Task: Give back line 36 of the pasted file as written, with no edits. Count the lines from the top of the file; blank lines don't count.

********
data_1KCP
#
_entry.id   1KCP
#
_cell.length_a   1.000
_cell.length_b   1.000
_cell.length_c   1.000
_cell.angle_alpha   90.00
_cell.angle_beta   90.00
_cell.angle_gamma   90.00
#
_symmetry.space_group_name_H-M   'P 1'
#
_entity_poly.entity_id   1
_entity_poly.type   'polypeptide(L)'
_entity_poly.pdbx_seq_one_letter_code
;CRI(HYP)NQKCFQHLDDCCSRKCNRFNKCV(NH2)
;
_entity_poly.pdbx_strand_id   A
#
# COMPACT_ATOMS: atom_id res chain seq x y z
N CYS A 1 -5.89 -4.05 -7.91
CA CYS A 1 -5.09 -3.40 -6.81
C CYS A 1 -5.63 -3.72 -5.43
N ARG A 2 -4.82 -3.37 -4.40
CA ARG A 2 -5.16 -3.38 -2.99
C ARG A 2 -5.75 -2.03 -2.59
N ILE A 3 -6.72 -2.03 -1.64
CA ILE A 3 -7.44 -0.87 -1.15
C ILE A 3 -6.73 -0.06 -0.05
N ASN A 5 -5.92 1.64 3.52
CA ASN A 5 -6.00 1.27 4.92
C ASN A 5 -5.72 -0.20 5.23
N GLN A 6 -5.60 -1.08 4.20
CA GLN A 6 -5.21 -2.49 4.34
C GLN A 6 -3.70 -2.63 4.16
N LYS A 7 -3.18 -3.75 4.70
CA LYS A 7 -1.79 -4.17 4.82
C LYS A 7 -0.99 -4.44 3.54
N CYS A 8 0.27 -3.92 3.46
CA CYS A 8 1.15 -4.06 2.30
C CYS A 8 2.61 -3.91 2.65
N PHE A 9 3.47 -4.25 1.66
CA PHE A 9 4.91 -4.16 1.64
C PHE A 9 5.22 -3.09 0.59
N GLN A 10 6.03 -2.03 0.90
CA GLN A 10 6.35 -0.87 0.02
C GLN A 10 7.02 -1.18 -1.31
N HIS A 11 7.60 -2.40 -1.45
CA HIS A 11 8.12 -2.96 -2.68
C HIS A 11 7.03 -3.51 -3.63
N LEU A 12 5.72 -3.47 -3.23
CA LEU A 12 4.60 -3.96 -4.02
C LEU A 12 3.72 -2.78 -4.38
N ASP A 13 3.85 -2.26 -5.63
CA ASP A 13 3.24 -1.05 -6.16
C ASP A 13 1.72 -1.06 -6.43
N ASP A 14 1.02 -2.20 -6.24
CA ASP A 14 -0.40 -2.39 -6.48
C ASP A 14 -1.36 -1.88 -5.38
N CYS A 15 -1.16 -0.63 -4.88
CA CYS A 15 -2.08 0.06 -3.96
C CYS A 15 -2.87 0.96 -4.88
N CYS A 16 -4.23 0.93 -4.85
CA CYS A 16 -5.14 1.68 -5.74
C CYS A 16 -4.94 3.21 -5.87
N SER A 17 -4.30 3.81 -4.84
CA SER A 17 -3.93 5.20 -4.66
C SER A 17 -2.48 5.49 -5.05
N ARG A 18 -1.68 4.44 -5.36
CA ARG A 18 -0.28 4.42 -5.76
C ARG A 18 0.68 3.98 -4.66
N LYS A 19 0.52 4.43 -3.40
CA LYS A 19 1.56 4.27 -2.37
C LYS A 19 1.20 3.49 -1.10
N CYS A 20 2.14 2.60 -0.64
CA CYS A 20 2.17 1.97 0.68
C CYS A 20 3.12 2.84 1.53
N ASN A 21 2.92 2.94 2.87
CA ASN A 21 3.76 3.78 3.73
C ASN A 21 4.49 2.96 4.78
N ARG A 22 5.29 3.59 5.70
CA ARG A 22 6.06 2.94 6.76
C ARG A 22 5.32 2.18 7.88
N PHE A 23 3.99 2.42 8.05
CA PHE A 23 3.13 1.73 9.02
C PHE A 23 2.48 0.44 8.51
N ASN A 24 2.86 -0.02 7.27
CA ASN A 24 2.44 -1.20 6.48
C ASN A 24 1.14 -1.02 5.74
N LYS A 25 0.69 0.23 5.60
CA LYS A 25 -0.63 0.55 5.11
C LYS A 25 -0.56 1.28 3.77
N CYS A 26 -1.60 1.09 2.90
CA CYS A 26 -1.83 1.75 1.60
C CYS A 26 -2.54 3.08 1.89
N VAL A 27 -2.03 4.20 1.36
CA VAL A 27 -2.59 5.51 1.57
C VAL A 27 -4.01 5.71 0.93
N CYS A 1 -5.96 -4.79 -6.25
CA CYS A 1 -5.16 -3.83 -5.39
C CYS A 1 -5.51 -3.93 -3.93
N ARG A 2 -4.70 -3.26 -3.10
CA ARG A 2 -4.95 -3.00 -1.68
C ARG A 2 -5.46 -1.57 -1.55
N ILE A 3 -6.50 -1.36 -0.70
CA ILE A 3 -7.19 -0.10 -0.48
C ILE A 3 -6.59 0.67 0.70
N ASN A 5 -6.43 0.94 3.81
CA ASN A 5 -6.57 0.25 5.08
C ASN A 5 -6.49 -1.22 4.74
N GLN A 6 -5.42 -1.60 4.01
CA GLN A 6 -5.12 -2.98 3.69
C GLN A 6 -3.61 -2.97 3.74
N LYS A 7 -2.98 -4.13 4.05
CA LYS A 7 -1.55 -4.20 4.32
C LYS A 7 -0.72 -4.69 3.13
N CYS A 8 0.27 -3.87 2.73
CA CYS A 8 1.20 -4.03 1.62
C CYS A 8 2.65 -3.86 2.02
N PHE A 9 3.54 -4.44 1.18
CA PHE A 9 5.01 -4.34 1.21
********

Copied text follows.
C GLN A 6 -3.70 -2.63 4.16